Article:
The Readers Review: Literature from 1714 to 1910 discussion

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2016/17 Group Reads - Archives > Nominations - November 2016

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message 1: by Gem , Moderator (new)

Gem  Paullin | 749 comments Mod
Nominations for November are now open.

Please remember that the book should fit our time period, 1800-1910. Each member can nominate one book that has not been read by the group in the last two years. Nomination thread will be closed in one week or when eight books have been nominated - whichever comes first.

On a personal note the end of November begins the holiday craziness around here. In order not to compound that I'd like to limit the length of the nominations to nor more than about 400 pages maximum.


message 2: by Rosemarie, Moderator (last edited Oct 06, 2016 11:17AM) (new)

Rosemarie | 2893 comments Mod
I would like to nominate The Country of the Pointed Firs by Sarah Orne Jewett. It is a collection of related stories about people living in a New England town. The mood in the stories is
mellow, with likeable characters, which makes the book a good break from rushing around all day.


message 3: by Frances, Moderator (new)

Frances (francesab) | 1870 comments Mod
I'll nominate The Awakening by Kate Chopin.


message 4: by Everyman (new)

Everyman | 3582 comments Hmmm, we've never read any Kipling. The man Henry James called "the most complete man of genius, as distinct from fine intelligence, that I have ever known." The first English Language writer to receive the Nobel Prize for Literature (1907), and still the youngest recipient to date (he received it at age 42).

He has gone into and out of favor over the years, but according to Douglas Kerr, "as the age of the European empires recedes, he is recognised as an incomparable, if controversial, interpreter of how empire was experienced. That, and an increasing recognition of his extraordinary narrative gifts, make him a force to be reckoned with."

Isn't it time we encountered him?

I'll nominate his great novel of India, Kim


message 5: by Abigail (new)

Abigail Bok (regency_reader) | 675 comments Great idea, E’man! Several good nominations here already.


message 6: by Rosemarie, Moderator (new)

Rosemarie | 2893 comments Mod
I have read Kim not that long ago. I thought it was a really enjoyable book to read.


message 7: by Pragya (new)

Pragya | 2 comments The Awakening has been on my agenda for some time. I would second that.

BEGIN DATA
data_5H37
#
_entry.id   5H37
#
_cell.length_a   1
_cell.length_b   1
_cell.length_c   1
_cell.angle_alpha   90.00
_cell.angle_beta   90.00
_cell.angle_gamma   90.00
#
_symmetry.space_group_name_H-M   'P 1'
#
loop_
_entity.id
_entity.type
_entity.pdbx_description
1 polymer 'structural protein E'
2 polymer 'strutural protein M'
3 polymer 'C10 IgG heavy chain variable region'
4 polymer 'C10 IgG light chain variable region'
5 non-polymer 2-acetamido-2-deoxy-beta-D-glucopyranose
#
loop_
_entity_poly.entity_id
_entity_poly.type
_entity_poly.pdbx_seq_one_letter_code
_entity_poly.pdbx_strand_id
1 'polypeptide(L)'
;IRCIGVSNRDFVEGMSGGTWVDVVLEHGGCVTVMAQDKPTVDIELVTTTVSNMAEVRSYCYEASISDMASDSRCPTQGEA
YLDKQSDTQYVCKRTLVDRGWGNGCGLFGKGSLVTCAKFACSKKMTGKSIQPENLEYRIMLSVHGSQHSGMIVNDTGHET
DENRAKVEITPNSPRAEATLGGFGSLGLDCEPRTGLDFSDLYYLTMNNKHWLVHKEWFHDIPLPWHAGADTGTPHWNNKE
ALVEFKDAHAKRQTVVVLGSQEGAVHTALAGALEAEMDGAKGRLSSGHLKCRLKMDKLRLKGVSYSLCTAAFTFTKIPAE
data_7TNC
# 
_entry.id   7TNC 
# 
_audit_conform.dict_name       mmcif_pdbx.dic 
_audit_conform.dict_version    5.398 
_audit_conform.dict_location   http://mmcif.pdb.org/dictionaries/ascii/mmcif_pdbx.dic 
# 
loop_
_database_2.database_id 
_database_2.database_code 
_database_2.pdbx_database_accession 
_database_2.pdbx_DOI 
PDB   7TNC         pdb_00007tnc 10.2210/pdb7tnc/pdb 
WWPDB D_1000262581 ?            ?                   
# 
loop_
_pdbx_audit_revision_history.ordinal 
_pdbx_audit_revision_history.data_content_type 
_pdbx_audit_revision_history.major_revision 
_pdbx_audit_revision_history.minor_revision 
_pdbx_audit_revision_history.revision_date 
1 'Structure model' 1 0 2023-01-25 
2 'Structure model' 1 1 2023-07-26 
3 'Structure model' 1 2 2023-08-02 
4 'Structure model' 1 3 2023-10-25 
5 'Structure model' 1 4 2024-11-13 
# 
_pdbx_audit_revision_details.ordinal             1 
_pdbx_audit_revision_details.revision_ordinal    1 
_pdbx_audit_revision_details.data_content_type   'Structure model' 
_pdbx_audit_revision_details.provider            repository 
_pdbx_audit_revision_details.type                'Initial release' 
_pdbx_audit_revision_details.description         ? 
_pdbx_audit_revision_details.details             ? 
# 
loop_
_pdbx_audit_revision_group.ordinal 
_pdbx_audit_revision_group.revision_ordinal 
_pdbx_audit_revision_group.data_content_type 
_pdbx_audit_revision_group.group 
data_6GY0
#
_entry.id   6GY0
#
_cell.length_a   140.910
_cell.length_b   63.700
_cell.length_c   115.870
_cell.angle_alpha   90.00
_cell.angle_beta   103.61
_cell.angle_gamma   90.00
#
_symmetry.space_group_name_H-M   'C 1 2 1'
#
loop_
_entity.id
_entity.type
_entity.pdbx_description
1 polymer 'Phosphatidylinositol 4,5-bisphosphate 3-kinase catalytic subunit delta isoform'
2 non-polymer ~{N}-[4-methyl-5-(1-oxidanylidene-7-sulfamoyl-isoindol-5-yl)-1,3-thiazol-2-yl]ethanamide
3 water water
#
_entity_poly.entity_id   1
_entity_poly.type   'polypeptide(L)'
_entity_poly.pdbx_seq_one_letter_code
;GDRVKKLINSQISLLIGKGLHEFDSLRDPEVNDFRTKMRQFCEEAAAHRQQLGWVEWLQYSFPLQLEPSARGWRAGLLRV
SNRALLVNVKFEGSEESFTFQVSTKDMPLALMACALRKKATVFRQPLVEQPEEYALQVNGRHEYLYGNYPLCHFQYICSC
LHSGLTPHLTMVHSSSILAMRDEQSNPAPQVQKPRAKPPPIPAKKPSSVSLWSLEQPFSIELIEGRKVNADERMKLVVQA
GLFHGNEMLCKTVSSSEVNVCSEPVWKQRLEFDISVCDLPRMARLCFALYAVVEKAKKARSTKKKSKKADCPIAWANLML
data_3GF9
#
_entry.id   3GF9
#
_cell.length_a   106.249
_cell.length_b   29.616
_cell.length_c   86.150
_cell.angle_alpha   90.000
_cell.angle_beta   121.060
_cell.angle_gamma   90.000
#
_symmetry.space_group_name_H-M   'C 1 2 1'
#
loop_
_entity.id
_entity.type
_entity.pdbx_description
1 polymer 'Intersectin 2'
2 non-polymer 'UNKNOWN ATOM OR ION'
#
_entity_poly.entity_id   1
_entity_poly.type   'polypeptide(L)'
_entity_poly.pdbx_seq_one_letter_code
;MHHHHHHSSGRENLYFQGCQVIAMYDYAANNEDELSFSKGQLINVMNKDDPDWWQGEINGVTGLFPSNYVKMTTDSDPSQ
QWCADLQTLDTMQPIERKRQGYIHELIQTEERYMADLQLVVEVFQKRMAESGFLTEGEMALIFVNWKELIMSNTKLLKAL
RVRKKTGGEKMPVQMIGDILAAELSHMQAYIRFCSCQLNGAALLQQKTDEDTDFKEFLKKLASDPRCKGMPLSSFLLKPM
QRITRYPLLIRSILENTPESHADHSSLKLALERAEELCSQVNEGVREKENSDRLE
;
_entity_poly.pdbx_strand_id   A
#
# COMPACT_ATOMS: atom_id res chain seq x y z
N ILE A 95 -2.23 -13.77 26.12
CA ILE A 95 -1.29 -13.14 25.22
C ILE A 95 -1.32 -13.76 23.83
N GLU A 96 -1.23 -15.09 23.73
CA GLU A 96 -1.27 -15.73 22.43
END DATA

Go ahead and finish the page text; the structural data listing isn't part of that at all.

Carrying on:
message 8: by Dianne (new)

Dianne | 91 comments these nominations look great so far! I"ll throw Silas Marner by George Eliot into the nomination mix.


message 9: by Rosemarie, Moderator (new)

Rosemarie | 2893 comments Mod
I will definitely second that. In fact, all the books look like good choices!


message 10: by Leslie (new)

Leslie | 1 comments I would recommend Uncle Tom's Cabin by Harriet Beecher Stowe (I can not get my links to work on my phone sorry).


message 11: by Deborah, Moderator (new)

Deborah (deborahkliegl) | 4487 comments Mod
Leslie wrote: "I would recommend Uncle Tom's Cabin by Harriet Beecher Stowe (I can not get my links to work on my phone sorry)."

Uncle Tom's Cabin


message 12: by Rosemarie, Moderator (new)

Rosemarie | 2893 comments Mod
Another good book.


message 13: by Everyman (new)

Everyman | 3582 comments Rosemarie wrote: "Another good book."

If you're referring to Uncle Tom's Cabin, have you actually read it?

Tastes differ, of course, but I worked my way through much but not all of it with great difficulty. I know historically it's a very important book. But as a novel ... well, as I say, tastes differ!


message 14: by Rosemarie, Moderator (new)

Rosemarie | 2893 comments Mod
I read Uncle Tom's Cabin and actually enjoyed it, but it is long. Once you get over the dramatic tone of the writing, you realize that the novel has a serious message. Another of Harriet Beecher Stowe's novels, The Minister's Wooing, is on a lighter note.

As you say, Everyman, we all have different tastes-- and that is a good thing.


message 15: by Deborah, Moderator (new)

Deborah (deborahkliegl) | 4487 comments Mod
Rosemarie wrote: "I read Uncle Tom's Cabin and actually enjoyed it, but it is long. Once you get over the dramatic tone of the writing, you realize that the novel has a serious message. Another of Harriet Beecher St..."

It appears to be longer than the page limit Gem set. It's her call whether to include it or not


message 16: by Lori, Moderator (new)

Lori Goshert (lori_laleh) | 1369 comments Mod
Henry James has some shorter novels. The American, maybe? It's just at 400 pages.

https://www.goodreads.com/book/show/2...

(Daisy Miller is half that size, if you really want something short)


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